Women Recognised With Mind Awards For Promoting Workplace Wellbeing

Maurice Richmond
By Maurice Richmond,
updated on Apr 25, 2018

Women Recognised With Mind Awards For Promoting Workplace Wellbeing

Two women have picked up awards after using their experiences of depression to promote mental health awareness at their places of work

Jessica Carmody, 37, who works at audit and tax service giants KPMG, was recognised as an Employee Champion by mental health charity Mind at its Workplace Wellbeing Index Awards.

Emily Garnett, 29, who works at construction and infrastructure firm Morgan Sindall, also received an Employee Champion award. She was diagnosed with depression last year and also has generalised anxiety.

The awards are seen as a benchmark of best mental health policy and practice in the workplace, also providing key recommendations on ways to improve.

Londoner Jessica was diagnosed with depression in 2001, and revealed she has been experiencing symptoms for around 20 years and has been hospitalised twice in the past four years.

After experiencing unhelpful support from previous jobs, over the last two years at KMPG, Jessica has led the Be Mindful network at the firm.

She has encouraged awareness and openness by speaking out about mental health in the company. She also encouraged a focus on self-care and healthy practises like sleep, healthy eating and exercise to sustain good health overall.

Jessica said: “I felt very well supported by KPMG during these acute periods of ill health and also during recovery and remission periods when I’m managing my condition.

“The firm has an “Intelligent Working” approach which allows me to work from home one or two days a week to balance periods of intense travel and face-to-face interactions, which can make me feel very fatigued.


Jessica pictured with Alastair Campbell, Mind ambassador and Paul Farmer, Mind Chief Executive

“I also flex my travel times to avoid the rush hour as commuting at this time can contribute to my anxiety.”

On receiving her award from the mental health charity, Jessica said: “I am surprised, thrilled and humbled to have been recognised by Mind who do such amazing work for mental health.

“I know what a difference having someone support me has made so I’ve tried to help my colleagues, telling them they’re not alone and speaking up for them by raising awareness of mental health at KPMG and sharing my own story and experiences.

“I hope this award will help me to do even more and truly embed mental health awareness and support throughout our firm.”

Jessica was nominated by Laura Swiszczowski, Inclusion and Diversity Consultant at KPMG, who praised Jessica for sharing her story to help promote mental wellbeing in the company.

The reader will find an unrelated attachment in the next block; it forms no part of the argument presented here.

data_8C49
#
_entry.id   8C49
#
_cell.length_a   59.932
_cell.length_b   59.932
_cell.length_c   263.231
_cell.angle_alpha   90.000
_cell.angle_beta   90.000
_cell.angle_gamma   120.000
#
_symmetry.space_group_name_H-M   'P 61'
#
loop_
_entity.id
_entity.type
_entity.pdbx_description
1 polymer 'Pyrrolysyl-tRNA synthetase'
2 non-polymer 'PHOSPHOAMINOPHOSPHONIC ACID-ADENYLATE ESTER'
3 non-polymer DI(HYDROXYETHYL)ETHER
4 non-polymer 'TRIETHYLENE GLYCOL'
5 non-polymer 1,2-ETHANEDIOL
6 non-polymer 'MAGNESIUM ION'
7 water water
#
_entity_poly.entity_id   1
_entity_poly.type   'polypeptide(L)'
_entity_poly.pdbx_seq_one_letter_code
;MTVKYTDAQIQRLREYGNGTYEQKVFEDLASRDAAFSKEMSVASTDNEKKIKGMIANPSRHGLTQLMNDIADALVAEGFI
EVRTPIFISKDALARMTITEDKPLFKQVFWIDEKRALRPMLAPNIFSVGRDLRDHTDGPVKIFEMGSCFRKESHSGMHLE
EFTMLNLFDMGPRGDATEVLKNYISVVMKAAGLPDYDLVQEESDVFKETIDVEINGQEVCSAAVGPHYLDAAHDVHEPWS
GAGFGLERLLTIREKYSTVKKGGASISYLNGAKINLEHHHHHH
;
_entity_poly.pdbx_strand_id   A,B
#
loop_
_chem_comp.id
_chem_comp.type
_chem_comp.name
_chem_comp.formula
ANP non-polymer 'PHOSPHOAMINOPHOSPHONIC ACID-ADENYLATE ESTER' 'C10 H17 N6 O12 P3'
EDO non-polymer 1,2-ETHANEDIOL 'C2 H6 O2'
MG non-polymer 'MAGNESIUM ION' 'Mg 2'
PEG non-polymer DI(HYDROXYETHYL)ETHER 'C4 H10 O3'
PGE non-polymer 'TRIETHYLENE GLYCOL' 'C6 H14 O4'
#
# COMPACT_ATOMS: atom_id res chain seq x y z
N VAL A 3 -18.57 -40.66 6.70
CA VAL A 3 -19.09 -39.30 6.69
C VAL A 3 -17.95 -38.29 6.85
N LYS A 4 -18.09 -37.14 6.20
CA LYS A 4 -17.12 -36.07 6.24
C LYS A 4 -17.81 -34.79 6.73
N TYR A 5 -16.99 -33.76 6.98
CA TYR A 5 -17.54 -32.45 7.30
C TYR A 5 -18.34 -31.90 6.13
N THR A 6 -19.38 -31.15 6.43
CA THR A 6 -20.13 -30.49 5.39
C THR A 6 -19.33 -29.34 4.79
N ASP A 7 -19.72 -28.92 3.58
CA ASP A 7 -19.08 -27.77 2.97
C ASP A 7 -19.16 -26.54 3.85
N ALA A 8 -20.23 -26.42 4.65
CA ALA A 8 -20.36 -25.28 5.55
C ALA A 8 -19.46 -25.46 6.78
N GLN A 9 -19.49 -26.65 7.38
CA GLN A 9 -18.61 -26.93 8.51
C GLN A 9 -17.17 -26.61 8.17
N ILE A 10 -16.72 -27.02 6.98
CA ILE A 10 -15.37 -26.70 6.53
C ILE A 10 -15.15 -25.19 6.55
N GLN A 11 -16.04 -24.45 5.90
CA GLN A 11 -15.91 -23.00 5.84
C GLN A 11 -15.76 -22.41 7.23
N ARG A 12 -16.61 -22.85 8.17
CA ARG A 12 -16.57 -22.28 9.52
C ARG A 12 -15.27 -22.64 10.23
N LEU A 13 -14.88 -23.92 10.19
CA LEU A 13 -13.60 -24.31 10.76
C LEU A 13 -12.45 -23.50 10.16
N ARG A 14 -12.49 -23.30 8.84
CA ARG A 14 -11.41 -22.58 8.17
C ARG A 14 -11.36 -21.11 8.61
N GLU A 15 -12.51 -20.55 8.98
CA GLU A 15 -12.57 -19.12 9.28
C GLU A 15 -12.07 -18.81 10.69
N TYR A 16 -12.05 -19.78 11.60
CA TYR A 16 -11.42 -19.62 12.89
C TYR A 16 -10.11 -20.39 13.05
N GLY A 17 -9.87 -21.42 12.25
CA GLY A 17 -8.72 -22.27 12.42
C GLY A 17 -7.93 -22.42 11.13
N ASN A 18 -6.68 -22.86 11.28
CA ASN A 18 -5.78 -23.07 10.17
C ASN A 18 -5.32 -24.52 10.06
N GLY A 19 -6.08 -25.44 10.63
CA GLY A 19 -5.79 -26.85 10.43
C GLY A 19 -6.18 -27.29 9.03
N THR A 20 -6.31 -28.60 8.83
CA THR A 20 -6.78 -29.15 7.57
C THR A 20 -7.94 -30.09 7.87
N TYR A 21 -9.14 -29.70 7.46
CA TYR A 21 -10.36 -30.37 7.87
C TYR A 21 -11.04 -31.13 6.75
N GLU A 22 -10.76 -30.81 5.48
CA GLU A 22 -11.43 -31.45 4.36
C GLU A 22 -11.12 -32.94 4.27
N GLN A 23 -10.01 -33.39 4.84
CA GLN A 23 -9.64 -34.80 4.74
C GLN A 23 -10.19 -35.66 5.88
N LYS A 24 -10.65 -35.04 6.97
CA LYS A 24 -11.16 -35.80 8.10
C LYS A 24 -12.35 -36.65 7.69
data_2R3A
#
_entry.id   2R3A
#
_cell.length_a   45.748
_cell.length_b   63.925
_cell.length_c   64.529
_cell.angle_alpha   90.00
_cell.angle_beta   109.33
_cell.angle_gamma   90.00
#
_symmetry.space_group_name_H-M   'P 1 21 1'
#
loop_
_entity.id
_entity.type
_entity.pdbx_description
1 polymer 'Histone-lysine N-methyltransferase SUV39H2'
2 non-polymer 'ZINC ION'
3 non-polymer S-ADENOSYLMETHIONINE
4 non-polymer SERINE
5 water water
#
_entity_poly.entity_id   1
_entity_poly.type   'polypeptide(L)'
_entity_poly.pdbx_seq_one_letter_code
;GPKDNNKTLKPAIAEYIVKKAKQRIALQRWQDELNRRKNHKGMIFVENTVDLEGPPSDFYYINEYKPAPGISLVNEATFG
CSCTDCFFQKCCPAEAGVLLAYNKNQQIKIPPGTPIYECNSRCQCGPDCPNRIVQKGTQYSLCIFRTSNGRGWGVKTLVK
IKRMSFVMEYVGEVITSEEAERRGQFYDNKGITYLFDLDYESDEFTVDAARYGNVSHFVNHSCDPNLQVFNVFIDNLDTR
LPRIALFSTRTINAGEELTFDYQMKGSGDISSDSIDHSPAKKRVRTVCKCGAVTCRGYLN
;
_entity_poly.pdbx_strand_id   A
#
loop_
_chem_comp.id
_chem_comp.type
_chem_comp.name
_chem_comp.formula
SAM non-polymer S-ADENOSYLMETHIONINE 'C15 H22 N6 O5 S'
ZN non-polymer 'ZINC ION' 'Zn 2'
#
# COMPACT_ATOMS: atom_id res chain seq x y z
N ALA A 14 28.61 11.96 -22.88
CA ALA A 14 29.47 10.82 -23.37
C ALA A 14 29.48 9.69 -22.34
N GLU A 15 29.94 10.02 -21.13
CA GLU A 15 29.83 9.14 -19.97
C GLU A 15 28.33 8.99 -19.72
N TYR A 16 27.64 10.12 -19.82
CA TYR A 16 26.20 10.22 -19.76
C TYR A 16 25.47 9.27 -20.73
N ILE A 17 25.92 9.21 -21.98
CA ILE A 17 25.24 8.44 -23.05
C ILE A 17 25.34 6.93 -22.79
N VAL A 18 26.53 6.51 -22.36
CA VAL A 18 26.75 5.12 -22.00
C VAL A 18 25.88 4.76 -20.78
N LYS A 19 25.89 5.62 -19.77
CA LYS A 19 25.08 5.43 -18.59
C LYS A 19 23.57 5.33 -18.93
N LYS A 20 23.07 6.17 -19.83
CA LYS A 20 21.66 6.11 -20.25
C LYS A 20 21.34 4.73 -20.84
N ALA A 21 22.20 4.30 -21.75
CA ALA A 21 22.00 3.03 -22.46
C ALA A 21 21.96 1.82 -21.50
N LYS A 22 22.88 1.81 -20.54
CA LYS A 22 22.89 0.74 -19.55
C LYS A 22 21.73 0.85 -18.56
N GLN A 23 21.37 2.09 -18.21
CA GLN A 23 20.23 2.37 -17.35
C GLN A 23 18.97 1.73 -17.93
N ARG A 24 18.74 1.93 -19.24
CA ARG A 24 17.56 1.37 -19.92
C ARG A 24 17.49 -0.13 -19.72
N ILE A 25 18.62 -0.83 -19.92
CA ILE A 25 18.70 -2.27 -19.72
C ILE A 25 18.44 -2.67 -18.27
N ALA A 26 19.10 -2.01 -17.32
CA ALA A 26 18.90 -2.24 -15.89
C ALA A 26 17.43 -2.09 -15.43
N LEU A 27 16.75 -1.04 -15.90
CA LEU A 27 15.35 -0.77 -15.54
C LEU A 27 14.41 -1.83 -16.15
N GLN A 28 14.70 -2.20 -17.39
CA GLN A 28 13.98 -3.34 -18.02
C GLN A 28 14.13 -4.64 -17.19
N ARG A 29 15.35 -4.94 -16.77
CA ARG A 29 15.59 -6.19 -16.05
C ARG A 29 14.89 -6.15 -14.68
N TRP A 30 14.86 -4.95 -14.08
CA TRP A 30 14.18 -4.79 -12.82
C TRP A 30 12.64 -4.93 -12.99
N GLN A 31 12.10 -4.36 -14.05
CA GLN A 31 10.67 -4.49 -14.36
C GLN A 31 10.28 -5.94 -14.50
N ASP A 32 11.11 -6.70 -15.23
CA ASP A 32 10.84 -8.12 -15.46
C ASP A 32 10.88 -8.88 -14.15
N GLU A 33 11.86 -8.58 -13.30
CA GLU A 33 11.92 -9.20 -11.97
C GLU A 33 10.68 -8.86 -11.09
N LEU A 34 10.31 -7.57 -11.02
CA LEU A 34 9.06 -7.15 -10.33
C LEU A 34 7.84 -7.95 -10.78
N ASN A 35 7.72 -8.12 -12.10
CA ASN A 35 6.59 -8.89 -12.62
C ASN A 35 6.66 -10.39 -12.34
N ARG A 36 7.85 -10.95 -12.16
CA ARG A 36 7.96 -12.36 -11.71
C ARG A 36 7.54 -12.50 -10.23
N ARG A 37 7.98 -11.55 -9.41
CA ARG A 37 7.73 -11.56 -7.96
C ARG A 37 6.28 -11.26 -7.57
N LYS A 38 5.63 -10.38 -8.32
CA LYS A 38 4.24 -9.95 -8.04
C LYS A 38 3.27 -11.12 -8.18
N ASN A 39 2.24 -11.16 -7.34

She said: “In her role as head of the Be Mindful network, Jessica has been an integral part of promoting mental health within KPMG, leading fantastic workshops and events, sharing her personal story and expertise and inspiring our senior leaders to get involved.

“She has been instrumental in ensuring KPMG’s participation in the Mind Workplace Wellbeing Index, and has been excellent at facilitating collaboration across the Firm with key business leaders from HR, Inclusion and Diversity and KPMG’s employee networks.

“Jessica has not only been an incredible inspiration to myself and colleagues across KPMG, but has also championed mental health across national media outlets and to her wider networks. Her unwavering dedication to this on top of her day job is outstanding. Thank you Jessica.”

Equally, Emily has also been instrumental in driving awareness of mental health and initiatives in her workplace and has delivered mental health awareness training to colleagues and encouraging them to train as Mental Health First Aiders, a qualification she also holds.


Emily pictured with Alastair Campbell, Mind ambassador and Paul Farmer, Mind Chief Executive

The Londoner said: “I have shared my mental illness with others and this has prompted them to speak up too which has made me feel that I am not alone.

"One in four people have a mental health problem so there are many of us suffering, more than people might realise, and by opening up about my experience I believe this will continue to encourage others to do the same.”

On receiving the award, Emily continued: “I’m incredibly proud, and a little shocked, to receive the Wellbeing Lead Award. We will all experience mental illness directly or indirectly at some point in our lives, so the more we talk about it the better.”

She was nominated by her manager at Morgan Sindall, who said: “Emily is a leading voice and driving force regarding mental health and wellbeing within our organisation. She has a wonderful way of using her own personal experiences to reach out to everyone, whether a senior director or a tradesperson, she gains trust and this has resulted in her making a positive difference to people’s lives.

“Emily’s drive and commitment to breaking down mental health barriers and wellbeing has helped to get rid of a lot of the stigma that has traditionally surrounded it. It is now OK in our business to talk about our mental wellbeing, and it is also OK not to be OK. Emily is a very deserving winner of this award, and we are extremely proud to have her in our team.”

For further support on workplace wellbeing, visit Counselling Directory.

To register your interest in taking part in next year’s Workplace Wellbeing Index, click here

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